Overcoming The ''Horribles'' by Roy Burns
Imagine yourself playing in a club and having a really good time. It's one of those nights when the group is clicking and the audience is really with you. Suddenly, you notice a very famous drummer in the audience, watching and listening to you. A moment ago everything was great. Now your hands are sweating, your heart is beating faster, and you're having trouble breathing. At this point you may even have difficulty remembering what song you're playing. This is a classic case of the "horribles."
Young drummers react to this situation in a variety of ways. One drummer I knew would stop playing, take the pedal off the bass drum, and loudly proclaim that it was broken. Then he'd leave the stage to presumably fix the foot pedal. Other guys simply become paralyzed. Their arms and hands will suddenly not move. It's much the same feeling as when you are dreaming. You want to move-nothing is holding you back-but you can't move.
The over-eager type of drummer who thinks he is hot stuff will begin to hit everything on the drumset. All at once, this guy is playing solos and fills in the arrangement that were never there before. Naturally, the other guys in the band can't imagine what's happening. Everything was fine and their drummer just went crazy. This approach usually spells disaster for everyone, including the drummer. More than likely he will miss some breaks, make some mistakes, and make a fool of himself by overplaying and trying too hard to be impressive.
Then there is the drummer who becomes inhibited, but doesn't exactly panic. He just begins to hold back. He plays with less punch and less enthusiasm. He plays defensively. He stops trying to play well and just wants to avoid making a mistake. This is a safe approach, but the other members of the band may feel sort of let-down. They may even turn to the drummer as if to say, "Come on, let's go!"
Then there is the drummer who has practiced a lot and wants to show the famous drummer in the audience that he has developed great technique. A good example of this approach is to begin to play extra patterns to show off his left hand or bass drum technique. These "show-off' type patterns usually don't fit with any form of music known to man. The tempo and the feel usually suffer greatly. Here are some ideas and attitudes to remember that will help you through this type of situation.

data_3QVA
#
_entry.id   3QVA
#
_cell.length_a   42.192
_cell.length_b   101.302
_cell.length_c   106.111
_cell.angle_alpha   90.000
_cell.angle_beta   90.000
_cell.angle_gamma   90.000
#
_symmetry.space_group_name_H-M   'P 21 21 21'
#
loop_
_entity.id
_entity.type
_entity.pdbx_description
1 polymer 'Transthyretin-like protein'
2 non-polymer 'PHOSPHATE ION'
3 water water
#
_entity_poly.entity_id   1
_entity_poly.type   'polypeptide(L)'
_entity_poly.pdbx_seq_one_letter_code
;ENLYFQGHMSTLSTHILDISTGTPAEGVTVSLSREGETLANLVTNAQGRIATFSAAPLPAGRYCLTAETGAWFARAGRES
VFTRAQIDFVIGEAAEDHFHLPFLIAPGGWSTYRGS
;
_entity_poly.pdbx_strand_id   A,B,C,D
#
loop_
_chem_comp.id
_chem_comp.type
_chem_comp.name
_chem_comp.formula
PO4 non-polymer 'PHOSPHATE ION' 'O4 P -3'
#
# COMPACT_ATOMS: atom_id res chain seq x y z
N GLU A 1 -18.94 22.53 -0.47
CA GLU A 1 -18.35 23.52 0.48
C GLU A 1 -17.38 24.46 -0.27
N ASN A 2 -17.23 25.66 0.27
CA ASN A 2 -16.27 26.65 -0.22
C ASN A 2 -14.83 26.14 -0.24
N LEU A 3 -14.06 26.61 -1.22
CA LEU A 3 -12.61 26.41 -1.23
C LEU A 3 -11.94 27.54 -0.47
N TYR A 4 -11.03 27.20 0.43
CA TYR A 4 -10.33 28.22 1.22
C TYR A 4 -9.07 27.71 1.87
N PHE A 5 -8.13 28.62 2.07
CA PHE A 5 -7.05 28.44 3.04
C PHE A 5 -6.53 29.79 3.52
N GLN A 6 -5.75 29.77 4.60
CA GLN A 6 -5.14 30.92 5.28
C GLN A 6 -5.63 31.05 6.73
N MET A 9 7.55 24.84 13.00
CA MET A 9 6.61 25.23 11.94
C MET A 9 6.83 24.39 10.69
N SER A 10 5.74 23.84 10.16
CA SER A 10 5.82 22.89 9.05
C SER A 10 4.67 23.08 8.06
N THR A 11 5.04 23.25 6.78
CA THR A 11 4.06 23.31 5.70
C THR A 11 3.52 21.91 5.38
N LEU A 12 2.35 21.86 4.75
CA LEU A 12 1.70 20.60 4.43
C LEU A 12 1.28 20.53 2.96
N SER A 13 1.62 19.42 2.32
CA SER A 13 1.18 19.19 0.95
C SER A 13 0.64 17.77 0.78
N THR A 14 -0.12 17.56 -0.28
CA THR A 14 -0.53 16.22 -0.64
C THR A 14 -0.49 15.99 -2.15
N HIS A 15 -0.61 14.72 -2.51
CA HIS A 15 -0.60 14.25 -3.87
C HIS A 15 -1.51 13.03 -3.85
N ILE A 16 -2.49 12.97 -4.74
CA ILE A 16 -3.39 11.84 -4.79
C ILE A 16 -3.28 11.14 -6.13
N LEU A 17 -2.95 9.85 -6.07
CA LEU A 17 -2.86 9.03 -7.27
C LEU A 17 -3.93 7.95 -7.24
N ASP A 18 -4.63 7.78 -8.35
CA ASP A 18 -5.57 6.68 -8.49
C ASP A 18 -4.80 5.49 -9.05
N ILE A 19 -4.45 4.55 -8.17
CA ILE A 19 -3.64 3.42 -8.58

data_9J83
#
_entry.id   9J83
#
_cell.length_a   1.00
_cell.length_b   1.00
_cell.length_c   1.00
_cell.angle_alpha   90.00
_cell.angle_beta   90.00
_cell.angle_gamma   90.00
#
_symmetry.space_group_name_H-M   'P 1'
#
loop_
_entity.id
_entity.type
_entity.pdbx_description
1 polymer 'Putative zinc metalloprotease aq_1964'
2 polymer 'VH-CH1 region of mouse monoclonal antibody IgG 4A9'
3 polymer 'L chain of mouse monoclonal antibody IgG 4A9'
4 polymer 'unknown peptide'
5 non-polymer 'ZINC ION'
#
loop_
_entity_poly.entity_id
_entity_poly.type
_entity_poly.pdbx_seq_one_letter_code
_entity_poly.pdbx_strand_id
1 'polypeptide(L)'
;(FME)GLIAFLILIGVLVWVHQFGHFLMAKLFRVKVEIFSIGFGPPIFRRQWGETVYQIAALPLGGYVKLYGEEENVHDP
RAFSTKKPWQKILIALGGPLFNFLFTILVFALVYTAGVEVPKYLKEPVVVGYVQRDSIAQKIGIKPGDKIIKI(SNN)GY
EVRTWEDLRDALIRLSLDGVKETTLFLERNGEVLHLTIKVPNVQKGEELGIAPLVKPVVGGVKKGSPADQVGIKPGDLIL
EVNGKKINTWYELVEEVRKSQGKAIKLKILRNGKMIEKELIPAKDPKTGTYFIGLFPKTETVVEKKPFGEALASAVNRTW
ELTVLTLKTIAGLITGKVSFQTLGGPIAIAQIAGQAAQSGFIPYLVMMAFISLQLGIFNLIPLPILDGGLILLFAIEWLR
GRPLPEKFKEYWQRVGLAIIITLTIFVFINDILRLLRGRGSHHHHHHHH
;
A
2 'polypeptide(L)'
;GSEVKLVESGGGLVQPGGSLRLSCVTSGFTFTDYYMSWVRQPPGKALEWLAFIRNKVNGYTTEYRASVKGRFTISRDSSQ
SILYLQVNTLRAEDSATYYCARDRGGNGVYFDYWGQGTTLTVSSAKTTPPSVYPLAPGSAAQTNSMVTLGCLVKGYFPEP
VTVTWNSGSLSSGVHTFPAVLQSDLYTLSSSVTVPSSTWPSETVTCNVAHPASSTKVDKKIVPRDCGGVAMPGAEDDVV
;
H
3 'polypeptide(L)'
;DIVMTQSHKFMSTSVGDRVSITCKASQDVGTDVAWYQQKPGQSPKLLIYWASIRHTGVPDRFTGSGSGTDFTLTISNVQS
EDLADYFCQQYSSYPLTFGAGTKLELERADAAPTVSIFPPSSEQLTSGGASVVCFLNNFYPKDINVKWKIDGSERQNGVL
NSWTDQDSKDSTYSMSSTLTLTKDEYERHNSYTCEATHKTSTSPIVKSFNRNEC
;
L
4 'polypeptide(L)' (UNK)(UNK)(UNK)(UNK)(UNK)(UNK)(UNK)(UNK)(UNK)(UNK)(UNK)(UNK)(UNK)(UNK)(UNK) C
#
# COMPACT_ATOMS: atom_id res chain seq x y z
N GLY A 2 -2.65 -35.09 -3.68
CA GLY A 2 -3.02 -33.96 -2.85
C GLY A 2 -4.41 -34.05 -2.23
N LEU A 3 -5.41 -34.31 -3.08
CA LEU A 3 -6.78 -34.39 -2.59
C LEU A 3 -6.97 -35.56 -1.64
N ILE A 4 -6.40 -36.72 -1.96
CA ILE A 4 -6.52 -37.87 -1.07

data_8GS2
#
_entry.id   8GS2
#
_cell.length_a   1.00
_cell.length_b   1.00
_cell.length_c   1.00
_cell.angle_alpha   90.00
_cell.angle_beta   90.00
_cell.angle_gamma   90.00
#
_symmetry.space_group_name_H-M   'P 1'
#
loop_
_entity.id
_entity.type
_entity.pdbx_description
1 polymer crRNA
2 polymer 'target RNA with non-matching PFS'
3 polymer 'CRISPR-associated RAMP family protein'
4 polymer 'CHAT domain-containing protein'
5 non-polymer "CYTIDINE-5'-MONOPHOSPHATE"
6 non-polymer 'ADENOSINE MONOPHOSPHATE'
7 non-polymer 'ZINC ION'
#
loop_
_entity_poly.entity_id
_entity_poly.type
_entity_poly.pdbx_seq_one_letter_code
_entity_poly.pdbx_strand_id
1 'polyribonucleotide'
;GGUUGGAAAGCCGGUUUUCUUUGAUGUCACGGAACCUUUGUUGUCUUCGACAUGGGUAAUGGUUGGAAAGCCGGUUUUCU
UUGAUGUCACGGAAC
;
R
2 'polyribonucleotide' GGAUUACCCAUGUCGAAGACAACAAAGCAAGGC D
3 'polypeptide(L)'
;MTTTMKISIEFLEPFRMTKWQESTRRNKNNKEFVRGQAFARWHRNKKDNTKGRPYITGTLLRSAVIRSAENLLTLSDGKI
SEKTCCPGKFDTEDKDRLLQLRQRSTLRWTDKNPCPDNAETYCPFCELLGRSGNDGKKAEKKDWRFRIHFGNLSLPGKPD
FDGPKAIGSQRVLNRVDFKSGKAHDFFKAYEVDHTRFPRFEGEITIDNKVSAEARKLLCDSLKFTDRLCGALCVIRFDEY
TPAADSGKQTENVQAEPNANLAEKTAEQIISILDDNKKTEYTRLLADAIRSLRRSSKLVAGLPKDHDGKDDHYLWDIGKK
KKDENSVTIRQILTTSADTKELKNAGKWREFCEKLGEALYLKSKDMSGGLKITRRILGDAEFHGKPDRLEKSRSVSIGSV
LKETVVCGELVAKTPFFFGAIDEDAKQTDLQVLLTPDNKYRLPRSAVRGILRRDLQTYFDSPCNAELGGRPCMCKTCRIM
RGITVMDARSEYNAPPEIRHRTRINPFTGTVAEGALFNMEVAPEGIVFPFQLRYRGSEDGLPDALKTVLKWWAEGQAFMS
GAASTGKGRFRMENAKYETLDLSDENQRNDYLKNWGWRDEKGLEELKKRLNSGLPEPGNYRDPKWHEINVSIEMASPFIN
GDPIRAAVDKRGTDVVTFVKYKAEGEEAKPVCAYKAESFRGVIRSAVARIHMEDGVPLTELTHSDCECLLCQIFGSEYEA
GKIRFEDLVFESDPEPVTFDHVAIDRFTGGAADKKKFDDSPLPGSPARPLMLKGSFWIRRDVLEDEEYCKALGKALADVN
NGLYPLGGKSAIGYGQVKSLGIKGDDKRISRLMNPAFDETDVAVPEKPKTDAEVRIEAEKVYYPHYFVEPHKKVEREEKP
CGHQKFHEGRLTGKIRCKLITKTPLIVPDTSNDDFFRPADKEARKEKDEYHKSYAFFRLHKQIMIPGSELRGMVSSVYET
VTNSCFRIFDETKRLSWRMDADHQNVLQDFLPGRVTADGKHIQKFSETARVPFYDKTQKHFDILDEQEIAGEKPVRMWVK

1. Concentrate on the music. If you're worrying about someone in the audience, your attention is in the wrong place. Give your attention to your buddies on stage. Concentrate on playing well together.
2. Most famous players do not want to put anyone down. They know how tough the music business is because they've been through it. There are some very insecure famous players, but as a general rule, most of them are sympathetic to what you're going through.
3. Most famous players do not want to make you nervous. They usually are hoping that you play well. This is more fun for everybody
4. If someone famous is watching, play the way you would normally play. Don't try new, far-out breaks that might not work. Play with enthusiasm, but don't hope for a miracle in an effort to impress someone. Just play your best.
5. Don't take the situation too seriously. One night, good or bad, will not make or break your entire career. Just give it your best shot.
6. Ask yourself, "What can I learn from this experience?" Learning to play under pressure is an important part of everyone's career. Thinking of the pressure as a learning experience helps to calm the butterflies in your stomach.
7. Ask yourself, "What are my choices?" a) You could overplay in an effort to be impressive. b) You could underplay and play it safe. c) You could just play the way you normally play.
I prefer the last approach. Just play your usual style and concentrate on the music. Pros want to hear a young drummer play musically. That will impress them more then anything else you could do. Usually, the pressure in the situation will get your adrenaline going without any effort on your part. The key here is to realize this and to stay relaxed. Take a few deep breaths and say to yourself, "relax" as you exhale. A few deep breaths can do wonders to help keep your nerves under control.
One last thought. If you really play well, others will hear it. You don't have to force it. If you really play well, everyone will know it and they will tell you. And if you are not a genius, you have nothing to worry about. Just play your natural best and have a good time. If you can have fun playing, there is no need to worry about what others think. Music should be fun.